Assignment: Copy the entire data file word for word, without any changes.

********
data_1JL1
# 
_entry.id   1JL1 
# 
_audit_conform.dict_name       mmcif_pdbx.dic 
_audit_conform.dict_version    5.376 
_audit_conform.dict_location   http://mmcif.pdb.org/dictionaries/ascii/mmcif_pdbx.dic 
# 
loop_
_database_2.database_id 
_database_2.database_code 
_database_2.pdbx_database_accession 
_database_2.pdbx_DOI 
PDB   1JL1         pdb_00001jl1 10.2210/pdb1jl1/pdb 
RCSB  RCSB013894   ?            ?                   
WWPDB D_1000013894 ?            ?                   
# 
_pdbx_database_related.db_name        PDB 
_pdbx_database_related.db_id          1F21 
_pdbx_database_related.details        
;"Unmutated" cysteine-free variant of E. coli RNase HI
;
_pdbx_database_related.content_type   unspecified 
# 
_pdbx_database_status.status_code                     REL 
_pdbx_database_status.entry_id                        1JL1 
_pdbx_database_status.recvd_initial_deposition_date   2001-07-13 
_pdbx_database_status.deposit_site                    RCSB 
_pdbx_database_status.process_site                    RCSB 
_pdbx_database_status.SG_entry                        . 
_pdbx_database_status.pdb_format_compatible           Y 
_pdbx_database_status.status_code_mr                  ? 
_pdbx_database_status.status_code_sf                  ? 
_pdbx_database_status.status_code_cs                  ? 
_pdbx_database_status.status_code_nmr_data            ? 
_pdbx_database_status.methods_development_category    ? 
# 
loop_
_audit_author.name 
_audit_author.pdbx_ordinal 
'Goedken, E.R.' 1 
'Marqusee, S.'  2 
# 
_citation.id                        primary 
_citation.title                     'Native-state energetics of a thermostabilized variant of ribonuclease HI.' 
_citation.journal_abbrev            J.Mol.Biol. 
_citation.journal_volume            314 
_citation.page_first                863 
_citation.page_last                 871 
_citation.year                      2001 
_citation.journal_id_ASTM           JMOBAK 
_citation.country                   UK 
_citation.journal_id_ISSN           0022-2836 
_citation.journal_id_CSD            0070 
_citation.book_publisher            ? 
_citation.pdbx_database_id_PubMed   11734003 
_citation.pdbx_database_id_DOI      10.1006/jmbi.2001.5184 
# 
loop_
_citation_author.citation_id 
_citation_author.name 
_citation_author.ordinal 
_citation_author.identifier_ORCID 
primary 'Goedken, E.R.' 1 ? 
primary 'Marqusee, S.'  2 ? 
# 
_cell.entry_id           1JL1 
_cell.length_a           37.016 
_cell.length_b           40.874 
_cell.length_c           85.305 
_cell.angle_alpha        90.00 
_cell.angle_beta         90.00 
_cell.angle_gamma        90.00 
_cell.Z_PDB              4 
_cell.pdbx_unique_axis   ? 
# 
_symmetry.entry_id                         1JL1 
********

data_1JL1
# 
_entry.id   1JL1 
# 
_audit_conform.dict_name       mmcif_pdbx.dic 
_audit_conform.dict_version    5.376 
_audit_conform.dict_location   http://mmcif.pdb.org/dictionaries/ascii/mmcif_pdbx.dic 
# 
loop_
_database_2.database_id 
_database_2.database_code 
_database_2.pdbx_database_accession 
_database_2.pdbx_DOI 
PDB   1JL1         pdb_00001jl1 10.2210/pdb1jl1/pdb 
RCSB  RCSB013894   ?            ?                   
WWPDB D_1000013894 ?            ?                   
# 
_pdbx_database_related.db_name        PDB 
_pdbx_database_related.db_id          1F21 
_pdbx_database_related.details        
;"Unmutated" cysteine-free variant of E. coli RNase HI
;
_pdbx_database_related.content_type   unspecified 
# 
_pdbx_database_status.status_code                     REL 
_pdbx_database_status.entry_id                        1JL1 
_pdbx_database_status.recvd_initial_deposition_date   2001-07-13 
_pdbx_database_status.deposit_site                    RCSB 
_pdbx_database_status.process_site                    RCSB 
_pdbx_database_status.SG_entry                        . 
_pdbx_database_status.pdb_format_compatible           Y 
_pdbx_database_status.status_code_mr                  ? 
_pdbx_database_status.status_code_sf                  ? 
_pdbx_database_status.status_code_cs                  ? 
_pdbx_database_status.status_code_nmr_data            ? 
_pdbx_database_status.methods_development_category    ? 
# 
loop_
_audit_author.name 
_audit_author.pdbx_ordinal 
'Goedken, E.R.' 1 
'Marqusee, S.'  2 
# 
_citation.id                        primary 
_citation.title                     'Native-state energetics of a thermostabilized variant of ribonuclease HI.' 
_citation.journal_abbrev            J.Mol.Biol. 
_citation.journal_volume            314 
_citation.page_first                863 
_citation.page_last                 871 
_citation.year                      2001 
_citation.journal_id_ASTM           JMOBAK 
_citation.country                   UK 
_citation.journal_id_ISSN           0022-2836 
_citation.journal_id_CSD            0070 
_citation.book_publisher            ? 
_citation.pdbx_database_id_PubMed   11734003 
_citation.pdbx_database_id_DOI      10.1006/jmbi.2001.5184 
# 
loop_
_citation_author.citation_id 
_citation_author.name 
_citation_author.ordinal 
_citation_author.identifier_ORCID 
primary 'Goedken, E.R.' 1 ? 
primary 'Marqusee, S.'  2 ? 
# 
_cell.entry_id           1JL1 
_cell.length_a           37.016 
_cell.length_b           40.874 
_cell.length_c           85.305 
_cell.angle_alpha        90.00 
_cell.angle_beta         90.00 
_cell.angle_gamma        90.00 
_cell.Z_PDB              4 
_cell.pdbx_unique_axis   ? 
# 
_symmetry.entry_id                         1JL1 